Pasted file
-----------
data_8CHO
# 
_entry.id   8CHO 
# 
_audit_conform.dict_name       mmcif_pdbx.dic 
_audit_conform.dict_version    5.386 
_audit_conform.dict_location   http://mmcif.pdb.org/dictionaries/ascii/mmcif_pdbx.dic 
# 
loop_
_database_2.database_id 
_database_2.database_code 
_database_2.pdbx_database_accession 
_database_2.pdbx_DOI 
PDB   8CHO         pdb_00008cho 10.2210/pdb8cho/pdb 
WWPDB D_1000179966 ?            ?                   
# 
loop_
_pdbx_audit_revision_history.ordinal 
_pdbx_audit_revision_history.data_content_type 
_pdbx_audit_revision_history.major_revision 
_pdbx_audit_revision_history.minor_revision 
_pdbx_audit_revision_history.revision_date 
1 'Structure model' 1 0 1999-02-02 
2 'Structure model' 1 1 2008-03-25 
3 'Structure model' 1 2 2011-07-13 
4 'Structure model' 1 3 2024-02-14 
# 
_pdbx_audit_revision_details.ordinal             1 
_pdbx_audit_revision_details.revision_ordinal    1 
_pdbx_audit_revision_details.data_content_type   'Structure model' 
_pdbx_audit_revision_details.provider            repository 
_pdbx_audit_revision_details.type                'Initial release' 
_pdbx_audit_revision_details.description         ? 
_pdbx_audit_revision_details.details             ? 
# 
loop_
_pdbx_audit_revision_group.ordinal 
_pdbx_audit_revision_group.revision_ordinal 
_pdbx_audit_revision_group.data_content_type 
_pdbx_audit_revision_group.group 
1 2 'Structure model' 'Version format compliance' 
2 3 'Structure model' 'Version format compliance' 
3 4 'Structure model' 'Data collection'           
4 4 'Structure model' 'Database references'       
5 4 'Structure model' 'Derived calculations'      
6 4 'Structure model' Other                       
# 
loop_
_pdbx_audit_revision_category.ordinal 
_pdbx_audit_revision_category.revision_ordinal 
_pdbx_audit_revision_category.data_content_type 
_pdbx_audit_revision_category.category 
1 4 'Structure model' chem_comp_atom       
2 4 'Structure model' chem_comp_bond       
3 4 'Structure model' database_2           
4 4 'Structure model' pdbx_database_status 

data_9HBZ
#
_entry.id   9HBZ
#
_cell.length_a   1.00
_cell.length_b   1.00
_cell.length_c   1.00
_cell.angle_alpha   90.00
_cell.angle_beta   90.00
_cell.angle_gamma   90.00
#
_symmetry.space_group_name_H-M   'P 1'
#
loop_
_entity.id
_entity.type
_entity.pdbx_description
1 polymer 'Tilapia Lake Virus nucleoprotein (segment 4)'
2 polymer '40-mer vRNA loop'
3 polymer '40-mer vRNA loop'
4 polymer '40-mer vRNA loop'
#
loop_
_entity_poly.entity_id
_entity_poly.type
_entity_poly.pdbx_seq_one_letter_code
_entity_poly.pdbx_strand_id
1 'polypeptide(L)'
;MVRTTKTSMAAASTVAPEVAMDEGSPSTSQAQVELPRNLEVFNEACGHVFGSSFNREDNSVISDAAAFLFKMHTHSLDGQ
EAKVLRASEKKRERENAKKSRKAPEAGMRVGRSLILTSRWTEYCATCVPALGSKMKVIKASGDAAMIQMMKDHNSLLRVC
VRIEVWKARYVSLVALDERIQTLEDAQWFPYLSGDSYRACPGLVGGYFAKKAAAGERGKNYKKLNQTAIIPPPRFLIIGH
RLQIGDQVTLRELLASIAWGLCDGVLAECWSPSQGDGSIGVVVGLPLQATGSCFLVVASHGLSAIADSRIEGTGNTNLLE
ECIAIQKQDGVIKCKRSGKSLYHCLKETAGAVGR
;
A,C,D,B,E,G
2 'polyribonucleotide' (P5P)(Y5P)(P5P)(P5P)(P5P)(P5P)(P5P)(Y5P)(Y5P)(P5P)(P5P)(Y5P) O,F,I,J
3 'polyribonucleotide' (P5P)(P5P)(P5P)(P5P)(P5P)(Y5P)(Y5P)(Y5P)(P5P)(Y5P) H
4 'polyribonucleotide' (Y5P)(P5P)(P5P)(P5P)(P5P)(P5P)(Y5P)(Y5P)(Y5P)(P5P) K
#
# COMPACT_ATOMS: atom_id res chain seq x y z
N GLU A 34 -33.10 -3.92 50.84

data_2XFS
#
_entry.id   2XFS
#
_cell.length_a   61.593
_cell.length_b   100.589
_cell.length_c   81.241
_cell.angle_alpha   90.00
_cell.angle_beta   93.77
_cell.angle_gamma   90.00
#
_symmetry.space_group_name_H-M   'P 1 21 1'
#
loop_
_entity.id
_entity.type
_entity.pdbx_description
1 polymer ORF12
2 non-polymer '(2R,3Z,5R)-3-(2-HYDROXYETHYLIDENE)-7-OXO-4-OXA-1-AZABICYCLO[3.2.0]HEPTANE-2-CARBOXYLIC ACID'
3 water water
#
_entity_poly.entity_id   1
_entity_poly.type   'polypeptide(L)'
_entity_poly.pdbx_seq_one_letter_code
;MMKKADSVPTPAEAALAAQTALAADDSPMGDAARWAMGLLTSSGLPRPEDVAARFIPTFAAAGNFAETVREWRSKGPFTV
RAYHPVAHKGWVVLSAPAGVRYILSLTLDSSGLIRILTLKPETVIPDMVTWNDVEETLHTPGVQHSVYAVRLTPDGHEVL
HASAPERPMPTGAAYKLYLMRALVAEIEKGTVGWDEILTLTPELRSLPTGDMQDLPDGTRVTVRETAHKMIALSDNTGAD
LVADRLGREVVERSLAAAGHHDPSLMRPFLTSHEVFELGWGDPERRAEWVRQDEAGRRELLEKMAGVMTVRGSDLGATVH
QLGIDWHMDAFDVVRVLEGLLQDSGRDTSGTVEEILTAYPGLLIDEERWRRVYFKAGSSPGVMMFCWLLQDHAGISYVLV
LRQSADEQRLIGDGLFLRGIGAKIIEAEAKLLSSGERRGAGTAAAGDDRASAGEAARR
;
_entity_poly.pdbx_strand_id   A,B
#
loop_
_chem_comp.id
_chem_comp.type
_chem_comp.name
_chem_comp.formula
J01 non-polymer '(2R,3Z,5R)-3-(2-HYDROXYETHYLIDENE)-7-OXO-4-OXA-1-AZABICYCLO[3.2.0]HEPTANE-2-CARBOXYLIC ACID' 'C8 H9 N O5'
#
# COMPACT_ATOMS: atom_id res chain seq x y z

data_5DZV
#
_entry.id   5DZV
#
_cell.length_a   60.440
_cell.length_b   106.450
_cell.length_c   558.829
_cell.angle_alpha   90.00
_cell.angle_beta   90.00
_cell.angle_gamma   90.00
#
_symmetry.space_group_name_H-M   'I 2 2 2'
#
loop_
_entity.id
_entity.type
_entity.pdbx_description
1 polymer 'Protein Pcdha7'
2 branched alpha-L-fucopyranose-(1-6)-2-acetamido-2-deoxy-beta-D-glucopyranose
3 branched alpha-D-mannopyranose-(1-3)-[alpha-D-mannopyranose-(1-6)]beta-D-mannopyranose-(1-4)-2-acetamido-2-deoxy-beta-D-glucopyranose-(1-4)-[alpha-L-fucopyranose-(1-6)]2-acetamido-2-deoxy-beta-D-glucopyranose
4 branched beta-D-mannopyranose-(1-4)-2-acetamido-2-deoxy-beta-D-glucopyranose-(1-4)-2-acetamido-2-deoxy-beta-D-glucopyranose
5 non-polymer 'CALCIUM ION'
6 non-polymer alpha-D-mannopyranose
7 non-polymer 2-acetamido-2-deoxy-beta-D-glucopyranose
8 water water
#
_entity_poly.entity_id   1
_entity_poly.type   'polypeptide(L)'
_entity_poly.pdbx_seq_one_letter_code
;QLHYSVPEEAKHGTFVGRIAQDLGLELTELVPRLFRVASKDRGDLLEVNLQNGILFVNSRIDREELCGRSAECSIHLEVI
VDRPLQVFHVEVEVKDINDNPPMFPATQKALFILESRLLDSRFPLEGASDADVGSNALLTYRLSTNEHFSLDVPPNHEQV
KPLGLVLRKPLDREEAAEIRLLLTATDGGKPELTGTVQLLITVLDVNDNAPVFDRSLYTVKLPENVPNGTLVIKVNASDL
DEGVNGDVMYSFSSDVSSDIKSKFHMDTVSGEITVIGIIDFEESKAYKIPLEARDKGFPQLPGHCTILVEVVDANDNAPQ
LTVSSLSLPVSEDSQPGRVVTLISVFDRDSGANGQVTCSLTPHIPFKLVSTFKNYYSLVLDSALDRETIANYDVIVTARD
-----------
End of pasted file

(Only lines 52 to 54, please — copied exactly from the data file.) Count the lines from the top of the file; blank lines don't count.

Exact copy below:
_pdbx_audit_revision_category.category 
1 4 'Structure model' chem_comp_atom       
2 4 'Structure model' chem_comp_bond       